Groundhog Day and Embracing Your Humanity: Part I

Remember that old Bill Murray movie, Groundhog Day?

Of course, you do. Everyone knows that movie. I only ask because I was probably the only person in the entire world who hadn’t seen it until last year, and so never appreciated its full relevance. I’m hoping maybe there is one other person out there who falls into my camp of not having seen all the “wait, you’ve never seen that movie?” movies.

In case that one person does in fact exist, the story is about a weatherman from Pittsburg who goes to a small town to forecast about the “weather rat”, which he is really not thrilled about. And lo and behold, he wakes up day after day in that small town, reliving the same day over and over, watching people do the same things again and again. He comes to believe he is doomed to live an eternity of that repeated Groundhog Day in that same little town. While watching the movie I almost had a panic attack on his behalf…..because….honestly, that movie portrayed pretty much what I used to think heaven was going to be like. Dreadful stuckness in the same thing over and over and over and over.

Anyway, this post is not about heaven or any of my waxing on about theology. In fact, it’s not about looking at all into what happens after we die, but squarely on what is going on with us right here and right now as we struggle in this existence called “being human.”

The last few weeks have sucked, to say the least. The kind of suckiness where stuff on the outside looks good enough, but my internal state was a mess. Where you have those occasional fleeting moments of wondering if absolutely anything is worth it. Is any progress being made? And thinking that maybe the whole state of being alive is just absolutely absurd, and to quote the book of Ecclesiastes, “Everything is meaningless, a chasing after of the wind.”

My life frequently feels just like the proverbial Groundhog Day. The details may be different, but damn it, sometimes it just feels like I”m repeating the same scenarios with the same kinds of people and the same kinds of situations with the same kinds of outcomes….over and over and over and over. It feels SO exhausting. Can I get an amen? Nothing can make me want to go crawl back under a rock more than this doomed feeling that I will never conquer my demons, that the wounds that have plagued me from childhood will never be healed, that I’m destined to keep repeating the same mistakes until who knows when. That is the feeling that will drive you to drink or never want to get out of bed or consider rummaging around in your old prescription pill stash.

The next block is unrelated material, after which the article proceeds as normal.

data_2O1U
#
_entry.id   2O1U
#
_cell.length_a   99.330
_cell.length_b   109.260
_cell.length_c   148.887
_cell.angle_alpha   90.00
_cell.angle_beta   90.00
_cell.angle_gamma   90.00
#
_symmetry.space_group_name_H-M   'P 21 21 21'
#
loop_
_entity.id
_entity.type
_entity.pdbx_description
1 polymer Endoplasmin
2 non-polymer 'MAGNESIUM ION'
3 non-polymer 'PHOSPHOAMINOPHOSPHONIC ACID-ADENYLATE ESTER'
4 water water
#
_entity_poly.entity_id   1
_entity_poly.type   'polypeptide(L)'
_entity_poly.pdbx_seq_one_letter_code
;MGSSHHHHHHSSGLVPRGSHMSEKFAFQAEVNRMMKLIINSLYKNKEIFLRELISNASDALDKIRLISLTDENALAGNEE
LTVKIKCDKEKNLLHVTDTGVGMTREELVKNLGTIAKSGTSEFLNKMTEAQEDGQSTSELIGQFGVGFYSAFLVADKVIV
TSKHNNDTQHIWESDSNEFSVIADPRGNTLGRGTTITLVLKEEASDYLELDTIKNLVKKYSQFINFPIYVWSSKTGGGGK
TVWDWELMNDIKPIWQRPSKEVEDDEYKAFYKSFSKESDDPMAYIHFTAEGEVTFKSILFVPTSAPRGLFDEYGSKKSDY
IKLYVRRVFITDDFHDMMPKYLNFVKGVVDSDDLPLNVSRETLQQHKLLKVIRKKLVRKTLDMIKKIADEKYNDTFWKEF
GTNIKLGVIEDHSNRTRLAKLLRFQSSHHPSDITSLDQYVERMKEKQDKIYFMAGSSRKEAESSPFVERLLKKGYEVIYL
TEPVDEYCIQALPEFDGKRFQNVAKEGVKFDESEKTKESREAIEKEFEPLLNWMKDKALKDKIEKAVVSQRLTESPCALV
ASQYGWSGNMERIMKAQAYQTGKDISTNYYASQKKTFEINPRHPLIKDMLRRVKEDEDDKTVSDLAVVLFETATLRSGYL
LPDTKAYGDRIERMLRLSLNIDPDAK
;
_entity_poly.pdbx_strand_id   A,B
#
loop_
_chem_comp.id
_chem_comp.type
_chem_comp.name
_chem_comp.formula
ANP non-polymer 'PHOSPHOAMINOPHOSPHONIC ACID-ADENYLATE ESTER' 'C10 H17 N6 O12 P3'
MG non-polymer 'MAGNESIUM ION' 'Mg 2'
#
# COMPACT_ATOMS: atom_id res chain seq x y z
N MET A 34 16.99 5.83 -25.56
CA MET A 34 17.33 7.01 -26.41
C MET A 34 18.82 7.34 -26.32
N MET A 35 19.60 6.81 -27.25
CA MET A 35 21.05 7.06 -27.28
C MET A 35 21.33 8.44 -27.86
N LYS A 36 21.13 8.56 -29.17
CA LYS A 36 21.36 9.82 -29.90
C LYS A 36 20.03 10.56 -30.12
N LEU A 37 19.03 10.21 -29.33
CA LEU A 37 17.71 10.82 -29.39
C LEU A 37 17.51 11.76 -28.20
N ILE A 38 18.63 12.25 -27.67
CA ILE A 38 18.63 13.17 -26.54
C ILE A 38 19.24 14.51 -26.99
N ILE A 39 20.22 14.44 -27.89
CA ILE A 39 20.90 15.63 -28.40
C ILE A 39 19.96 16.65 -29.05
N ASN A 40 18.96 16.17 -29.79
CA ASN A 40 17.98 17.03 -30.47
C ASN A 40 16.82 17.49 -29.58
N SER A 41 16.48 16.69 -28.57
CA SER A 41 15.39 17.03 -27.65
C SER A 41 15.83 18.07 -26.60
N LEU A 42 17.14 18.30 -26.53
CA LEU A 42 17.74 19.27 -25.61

I have this one little problem, though, that gets in my way alot. It’s called hope. I’m not entirely sure where I get it from, but it might be from my good friends who encourage me to try one more time, who remind me of things I’ve forgotten about myself, and who I’ve seen valiantly fight their own internal wars without throwing up the white flag. Hope makes me want to try something new, one more time. It makes me want to read one more self-help book, one more time. It makes me want to basically just get up and do the next thing, one more time.

I lost sight of hope for a while lately. All I could see were my Groundhog Day screwups, all I could hear were the thoughts in my head churned out by self-loathing rumination, telling me I’m exactly the same person I was decades ago and I hadn’t made any improvements or gotten anywhere. But then, kind of out of nowhere, I (assuming my truer self) asked myself if these thoughts were really true. Is it really true that over the last many years I have made no real progress in my life? People sometimes point to these things I’ve accomplished externally, but honestly, most of the time I just feel like I’ve gotten really lucky or been in the right place at the right time, so that kind of encouragement hasn’t always helped me feel OK about myself.

Anyway, in this moment of clarity where I decided to remember that my thoughts about my Groundhog Day doomed-ness might be wrong, I decided to actually sit down and see if I could think of any ways that I had tangibly grown as a person over the last couple of decades. To my surprise, a few things came to mind that I hadn’t considered before. After writing a Top 10 list, I realized I have in fact grown alot as a person. I’m spiraling upwards instead of downwards, and maybe my journey hasn’t been nearly as absurd as it sometimes seems to be.

Below is my Top 10 list…it’s me getting real and transparent, so that maybe it will somehow give you permission to be able to look at and one day talk, without fear, of your own dark places.

************************************************************************************************************************

  1. I no longer have horrible sleep attacks.

Since I was a child, until about 6 or 7 years ago, I used to have horrible sleep attacks whenever I got in trouble, or was yelled at by an adult, or generally felt strong, overwhelming emotions. Looking back now, it was a coping mechanism that I developed to protect myself, but it really incapacitated me over the years. There is nothing worse than feeling like you absolutely have to go to sleep when you’re in an environemnt where it is unacceptable to do so, or going to sleep will only bring on another onslaught of getting yelled at.